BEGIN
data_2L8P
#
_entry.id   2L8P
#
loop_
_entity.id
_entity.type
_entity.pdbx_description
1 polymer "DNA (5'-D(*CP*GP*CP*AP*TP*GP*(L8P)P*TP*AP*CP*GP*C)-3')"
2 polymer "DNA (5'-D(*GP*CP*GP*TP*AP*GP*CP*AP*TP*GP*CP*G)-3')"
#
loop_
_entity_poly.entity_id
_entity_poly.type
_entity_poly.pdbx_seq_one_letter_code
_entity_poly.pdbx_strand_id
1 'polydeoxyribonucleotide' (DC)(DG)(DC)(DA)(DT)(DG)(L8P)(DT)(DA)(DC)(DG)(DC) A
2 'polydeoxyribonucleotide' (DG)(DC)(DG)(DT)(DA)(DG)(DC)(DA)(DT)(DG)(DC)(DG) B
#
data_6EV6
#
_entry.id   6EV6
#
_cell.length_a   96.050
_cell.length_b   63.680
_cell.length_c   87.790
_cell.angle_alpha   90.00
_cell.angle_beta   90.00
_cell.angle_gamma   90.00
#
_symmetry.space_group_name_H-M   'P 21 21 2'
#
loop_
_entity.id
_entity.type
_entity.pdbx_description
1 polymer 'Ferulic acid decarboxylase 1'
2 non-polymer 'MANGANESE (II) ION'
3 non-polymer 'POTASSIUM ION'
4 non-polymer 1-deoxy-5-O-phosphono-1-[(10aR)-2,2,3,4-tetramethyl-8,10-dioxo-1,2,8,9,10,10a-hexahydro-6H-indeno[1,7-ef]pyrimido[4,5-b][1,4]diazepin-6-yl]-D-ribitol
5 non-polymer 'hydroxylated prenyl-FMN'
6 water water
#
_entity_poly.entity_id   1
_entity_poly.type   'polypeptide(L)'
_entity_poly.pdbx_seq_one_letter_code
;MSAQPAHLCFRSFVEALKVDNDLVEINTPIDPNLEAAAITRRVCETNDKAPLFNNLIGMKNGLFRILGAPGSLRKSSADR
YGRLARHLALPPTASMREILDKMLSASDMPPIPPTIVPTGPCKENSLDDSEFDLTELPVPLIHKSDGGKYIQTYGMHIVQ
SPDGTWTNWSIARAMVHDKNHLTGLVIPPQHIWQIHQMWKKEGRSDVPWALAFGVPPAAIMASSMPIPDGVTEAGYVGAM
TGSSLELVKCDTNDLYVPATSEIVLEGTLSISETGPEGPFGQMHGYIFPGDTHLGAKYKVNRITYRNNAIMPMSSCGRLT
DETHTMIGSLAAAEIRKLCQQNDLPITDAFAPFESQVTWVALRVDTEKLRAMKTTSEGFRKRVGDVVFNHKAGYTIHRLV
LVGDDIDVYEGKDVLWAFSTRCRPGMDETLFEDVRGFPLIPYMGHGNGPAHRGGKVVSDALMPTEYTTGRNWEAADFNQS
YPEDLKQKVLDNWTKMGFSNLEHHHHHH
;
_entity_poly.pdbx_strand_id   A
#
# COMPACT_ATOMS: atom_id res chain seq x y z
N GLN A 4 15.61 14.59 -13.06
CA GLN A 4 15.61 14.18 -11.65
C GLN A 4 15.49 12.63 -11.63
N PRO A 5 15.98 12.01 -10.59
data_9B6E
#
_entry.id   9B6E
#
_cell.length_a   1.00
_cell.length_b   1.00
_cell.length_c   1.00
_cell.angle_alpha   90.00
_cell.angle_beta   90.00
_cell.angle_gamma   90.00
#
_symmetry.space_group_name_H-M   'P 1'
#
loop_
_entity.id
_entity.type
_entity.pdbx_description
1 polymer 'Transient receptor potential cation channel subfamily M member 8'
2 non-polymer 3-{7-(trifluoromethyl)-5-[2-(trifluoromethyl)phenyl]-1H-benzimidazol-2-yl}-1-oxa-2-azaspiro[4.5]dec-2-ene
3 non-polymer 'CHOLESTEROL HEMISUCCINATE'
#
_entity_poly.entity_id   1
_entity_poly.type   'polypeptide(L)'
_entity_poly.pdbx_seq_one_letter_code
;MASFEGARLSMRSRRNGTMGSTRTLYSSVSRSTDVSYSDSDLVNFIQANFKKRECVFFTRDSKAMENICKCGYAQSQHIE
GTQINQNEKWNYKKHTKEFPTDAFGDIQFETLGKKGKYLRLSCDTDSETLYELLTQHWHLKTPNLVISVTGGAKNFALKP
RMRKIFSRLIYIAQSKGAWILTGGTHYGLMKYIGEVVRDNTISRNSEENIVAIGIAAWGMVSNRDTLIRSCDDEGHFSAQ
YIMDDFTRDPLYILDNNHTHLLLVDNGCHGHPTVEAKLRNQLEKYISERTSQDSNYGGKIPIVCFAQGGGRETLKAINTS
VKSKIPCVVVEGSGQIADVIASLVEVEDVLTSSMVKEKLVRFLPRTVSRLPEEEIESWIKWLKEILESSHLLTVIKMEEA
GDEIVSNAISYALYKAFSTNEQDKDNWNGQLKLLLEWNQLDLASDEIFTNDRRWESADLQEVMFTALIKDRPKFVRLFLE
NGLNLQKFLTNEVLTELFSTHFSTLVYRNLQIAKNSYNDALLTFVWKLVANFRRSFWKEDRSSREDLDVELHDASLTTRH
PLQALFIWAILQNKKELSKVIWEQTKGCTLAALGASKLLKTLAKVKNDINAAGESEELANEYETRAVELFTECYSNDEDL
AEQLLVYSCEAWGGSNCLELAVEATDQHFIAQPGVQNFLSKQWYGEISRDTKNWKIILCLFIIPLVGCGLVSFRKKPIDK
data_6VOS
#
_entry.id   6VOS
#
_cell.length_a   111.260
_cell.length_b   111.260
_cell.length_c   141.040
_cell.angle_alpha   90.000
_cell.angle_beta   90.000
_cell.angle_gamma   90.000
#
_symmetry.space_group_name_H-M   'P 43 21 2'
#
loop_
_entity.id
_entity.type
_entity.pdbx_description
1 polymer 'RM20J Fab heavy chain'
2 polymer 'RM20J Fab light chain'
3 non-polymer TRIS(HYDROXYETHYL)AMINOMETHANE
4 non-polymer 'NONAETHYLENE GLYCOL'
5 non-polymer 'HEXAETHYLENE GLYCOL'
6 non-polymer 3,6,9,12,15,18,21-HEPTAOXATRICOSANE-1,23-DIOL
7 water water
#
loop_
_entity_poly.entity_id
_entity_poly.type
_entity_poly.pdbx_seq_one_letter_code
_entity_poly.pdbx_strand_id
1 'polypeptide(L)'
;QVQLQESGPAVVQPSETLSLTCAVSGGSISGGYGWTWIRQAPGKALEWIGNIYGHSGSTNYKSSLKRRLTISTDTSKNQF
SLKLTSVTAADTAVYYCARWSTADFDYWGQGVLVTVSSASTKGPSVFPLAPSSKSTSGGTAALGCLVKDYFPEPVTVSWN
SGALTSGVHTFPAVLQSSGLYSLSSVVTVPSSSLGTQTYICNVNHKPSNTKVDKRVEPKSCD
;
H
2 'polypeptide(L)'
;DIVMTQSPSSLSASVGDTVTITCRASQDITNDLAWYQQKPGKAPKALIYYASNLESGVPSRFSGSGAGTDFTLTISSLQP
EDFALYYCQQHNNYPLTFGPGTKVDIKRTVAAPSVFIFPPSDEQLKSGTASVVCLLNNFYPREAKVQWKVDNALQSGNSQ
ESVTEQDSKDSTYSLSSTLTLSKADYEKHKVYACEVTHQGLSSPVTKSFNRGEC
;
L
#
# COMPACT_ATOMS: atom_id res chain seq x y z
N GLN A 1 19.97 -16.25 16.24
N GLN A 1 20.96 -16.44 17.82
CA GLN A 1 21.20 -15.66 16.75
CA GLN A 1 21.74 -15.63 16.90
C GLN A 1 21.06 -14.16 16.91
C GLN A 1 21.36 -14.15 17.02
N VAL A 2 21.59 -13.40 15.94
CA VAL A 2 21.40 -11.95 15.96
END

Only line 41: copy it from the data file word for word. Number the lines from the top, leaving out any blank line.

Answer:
5 non-polymer 'hydroxylated prenyl-FMN'